Saturday, September 29, 2012

Instinctively Crazy

I've grown an affinity for rubber legged buggers. The movement gets em. I'm thinking the rubber legs are particularly helpful in slow water. Whereas a standard bugger in slow water will have less action. I've got a pending post featuring the 'Driftless Ugly Bug'.

Andy and I managed a quick small stream outing this week. Hit the water around 9:00a.m. and didn't catch more than a couple chubs before noon. Then something shifted, perhaps just our luck. The browns decided to act like pre-spawn fall browns. Instinctively Crazy.

Monday, September 24, 2012

Good Driftless Fishing

Nate and I spent a couple days throwing streamers on the Driftless. The colder days have triggered browns to reclaim their breeding grounds. Pretty soon they'll be making beds. The pre-spawn bite can be crazy good--perhaps the best time to catch a Driftless pig. I've been looking forward to this window of time that follows every long summer.

Sunday, September 23, 2012

Gar-You gotta believe!

I doubt Alan Sparhawk was thinking about Gar when he wrote this song. Nevertheless, I give you a very slow look at a gar,  to the tune of "Little argument with myself" by Low

Thursday, September 13, 2012

Fall Steelheading is a process

To fully appreciate flyfishing for steelhead in the fall, you must think of it as a process. Of course, you can simply show up at a river and fish for these migratory beasts any old day of the week. You may even catch one or more. But that really isn't what it's all about. I've realized this since moving away from a certain Great Lakes coastal area.
When I wake up in September and it is raining (like today), I think of this fish

For me, fall steelheading would begin on a day like today; a rainy mid September morning. The fall colors are only starting to change, the weather is still pretty warm, and the flows are typically low and clear this time of year. It is just starting to feel like steelhead should be in the river. You go because you've hooked fish during September before. But mostly you go because it is raining and you are craving what October and November will soon feel like. While it doesn't feel like that now, you know that you are starting the process of fall steelheading. You also know that fishing in October and November won't feel the same if you don't put some hard work in early. If you are like me, you've got to earn your fish.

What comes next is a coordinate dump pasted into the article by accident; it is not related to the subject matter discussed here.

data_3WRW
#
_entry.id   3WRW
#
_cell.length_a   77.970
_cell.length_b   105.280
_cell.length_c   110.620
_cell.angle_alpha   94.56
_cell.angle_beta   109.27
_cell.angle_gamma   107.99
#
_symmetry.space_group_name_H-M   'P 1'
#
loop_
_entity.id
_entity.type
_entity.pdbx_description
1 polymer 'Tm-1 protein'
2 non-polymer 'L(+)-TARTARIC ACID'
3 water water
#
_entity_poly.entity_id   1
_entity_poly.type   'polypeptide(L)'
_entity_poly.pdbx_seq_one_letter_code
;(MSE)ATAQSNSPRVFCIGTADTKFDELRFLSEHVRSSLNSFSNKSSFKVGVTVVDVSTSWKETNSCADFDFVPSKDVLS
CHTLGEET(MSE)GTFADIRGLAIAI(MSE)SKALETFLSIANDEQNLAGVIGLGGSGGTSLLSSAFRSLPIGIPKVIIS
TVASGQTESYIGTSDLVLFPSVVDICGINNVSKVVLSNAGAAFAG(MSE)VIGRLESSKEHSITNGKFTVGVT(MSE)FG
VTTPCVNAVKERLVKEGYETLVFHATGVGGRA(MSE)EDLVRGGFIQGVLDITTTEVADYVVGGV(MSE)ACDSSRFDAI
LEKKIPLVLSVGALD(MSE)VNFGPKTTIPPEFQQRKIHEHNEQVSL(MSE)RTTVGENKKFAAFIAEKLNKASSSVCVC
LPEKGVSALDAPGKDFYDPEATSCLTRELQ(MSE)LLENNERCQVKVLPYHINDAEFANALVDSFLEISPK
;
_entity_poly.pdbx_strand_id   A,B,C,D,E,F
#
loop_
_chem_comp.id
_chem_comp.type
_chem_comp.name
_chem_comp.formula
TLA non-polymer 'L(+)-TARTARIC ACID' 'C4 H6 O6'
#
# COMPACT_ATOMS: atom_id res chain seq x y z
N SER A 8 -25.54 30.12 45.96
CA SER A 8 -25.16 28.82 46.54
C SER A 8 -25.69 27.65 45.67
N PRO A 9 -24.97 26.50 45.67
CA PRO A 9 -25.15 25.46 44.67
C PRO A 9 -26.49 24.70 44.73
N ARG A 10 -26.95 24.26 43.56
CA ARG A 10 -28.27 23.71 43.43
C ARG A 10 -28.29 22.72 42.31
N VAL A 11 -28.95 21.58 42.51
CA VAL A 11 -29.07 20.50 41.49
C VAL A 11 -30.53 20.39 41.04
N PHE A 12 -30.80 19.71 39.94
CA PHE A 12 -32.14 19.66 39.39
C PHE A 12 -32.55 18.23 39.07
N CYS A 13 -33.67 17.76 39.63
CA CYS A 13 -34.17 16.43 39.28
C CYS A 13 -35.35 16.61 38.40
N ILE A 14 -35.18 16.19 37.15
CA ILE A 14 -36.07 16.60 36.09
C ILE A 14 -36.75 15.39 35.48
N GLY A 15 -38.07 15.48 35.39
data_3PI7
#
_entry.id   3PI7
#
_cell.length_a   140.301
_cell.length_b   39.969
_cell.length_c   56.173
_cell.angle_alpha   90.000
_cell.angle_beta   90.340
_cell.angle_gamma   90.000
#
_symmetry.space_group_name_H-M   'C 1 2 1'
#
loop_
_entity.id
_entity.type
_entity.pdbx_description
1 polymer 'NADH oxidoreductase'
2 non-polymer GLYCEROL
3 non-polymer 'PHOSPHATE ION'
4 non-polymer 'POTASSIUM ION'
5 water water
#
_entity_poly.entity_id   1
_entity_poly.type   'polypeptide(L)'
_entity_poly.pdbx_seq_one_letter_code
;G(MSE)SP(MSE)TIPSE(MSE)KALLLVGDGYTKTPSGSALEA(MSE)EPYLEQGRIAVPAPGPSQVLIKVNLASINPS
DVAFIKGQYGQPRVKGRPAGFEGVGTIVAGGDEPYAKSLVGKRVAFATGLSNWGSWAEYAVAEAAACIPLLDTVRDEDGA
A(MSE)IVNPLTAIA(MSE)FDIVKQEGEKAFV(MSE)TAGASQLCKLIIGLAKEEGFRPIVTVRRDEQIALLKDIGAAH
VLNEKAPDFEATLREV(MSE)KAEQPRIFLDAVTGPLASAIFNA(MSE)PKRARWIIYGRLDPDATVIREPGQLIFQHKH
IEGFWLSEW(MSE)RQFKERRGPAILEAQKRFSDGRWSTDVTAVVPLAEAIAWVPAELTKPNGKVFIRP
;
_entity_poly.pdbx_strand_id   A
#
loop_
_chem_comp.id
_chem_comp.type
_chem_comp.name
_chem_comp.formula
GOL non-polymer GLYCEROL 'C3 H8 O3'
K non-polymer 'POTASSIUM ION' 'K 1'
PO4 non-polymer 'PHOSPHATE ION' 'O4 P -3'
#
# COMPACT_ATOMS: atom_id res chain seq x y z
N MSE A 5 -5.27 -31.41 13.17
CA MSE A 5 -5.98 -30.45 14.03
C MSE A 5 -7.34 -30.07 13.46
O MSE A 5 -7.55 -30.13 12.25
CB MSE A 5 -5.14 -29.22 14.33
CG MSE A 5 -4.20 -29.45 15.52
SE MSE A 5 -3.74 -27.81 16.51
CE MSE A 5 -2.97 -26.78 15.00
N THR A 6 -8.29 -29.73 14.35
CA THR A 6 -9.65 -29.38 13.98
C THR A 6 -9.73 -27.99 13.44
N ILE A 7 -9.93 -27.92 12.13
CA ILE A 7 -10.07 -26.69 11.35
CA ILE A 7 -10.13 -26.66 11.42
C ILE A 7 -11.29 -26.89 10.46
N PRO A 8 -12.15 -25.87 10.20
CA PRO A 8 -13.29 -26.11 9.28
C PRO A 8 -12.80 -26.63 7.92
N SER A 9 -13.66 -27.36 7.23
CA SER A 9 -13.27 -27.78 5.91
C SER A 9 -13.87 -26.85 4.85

October Steelhead are also very nice, but only the really big ones are memorable
During October the fish show up. Some were already there in September and maybe you hooked a couple then, but the majority of the fish enter the river during mid October. Now you experience days when you hook and land several fish. But you also get skunked. That's just the way it is. You play by the rules of the fish and the river, you can't force success here. The leaves are at their peak colors now and the mornings are cold. The is what steelheading feels like.  
                Perhaps just as important as your experiences on the water are your experiences off the water. The fly shops are buzzing with talk about big fish, where someone hooked this or that fish and on what fly. You don't contribute much to these conversations, choosing instead to listen and nod your head. You meet friends at local bars to watch the baseball playoffs and talk about your last day on the river. At the end of the season you will look back and realize that for every hour you spent on the river you spent 2 or 3 thinking about being there, tying flies, talking about it. For me, fall steelheading was about immersing myself in a feeling best characterized by constant anticipation and tension. Not catching fish only increased the time I spent thinking about catching fish and further added to the anticipation of getting back on the water.
                The fall steelhead season ends in November, when the air temperature might not get above freezing all day. You still fish because you know that fish are in the river. You also know that you won't be having the sort of days you had in October. But you go because this is the end of a two-month process. Most of the leaves are off the trees now and the scene is brown and cold, perhaps with a dusting of snow. Ironically, you spend more time looking around now than you did when the fall colors were so pretty because you simply can't stand to be in the water for extended periods of time- it's just too cold. And then it's over, the season ends. Perhaps more importantly, the mystery is gone. You now know that the fish are in the river and you know where to find them. That doesn't mean you'll catch them. But you know much more now than you did in Sept when this whole process started. In the Spring you will come back and fish hard. But you will know that the fish are in and the process will be much different.
Damn I miss fall steelheading. Driving to the coast for a couple of days just isn't the same.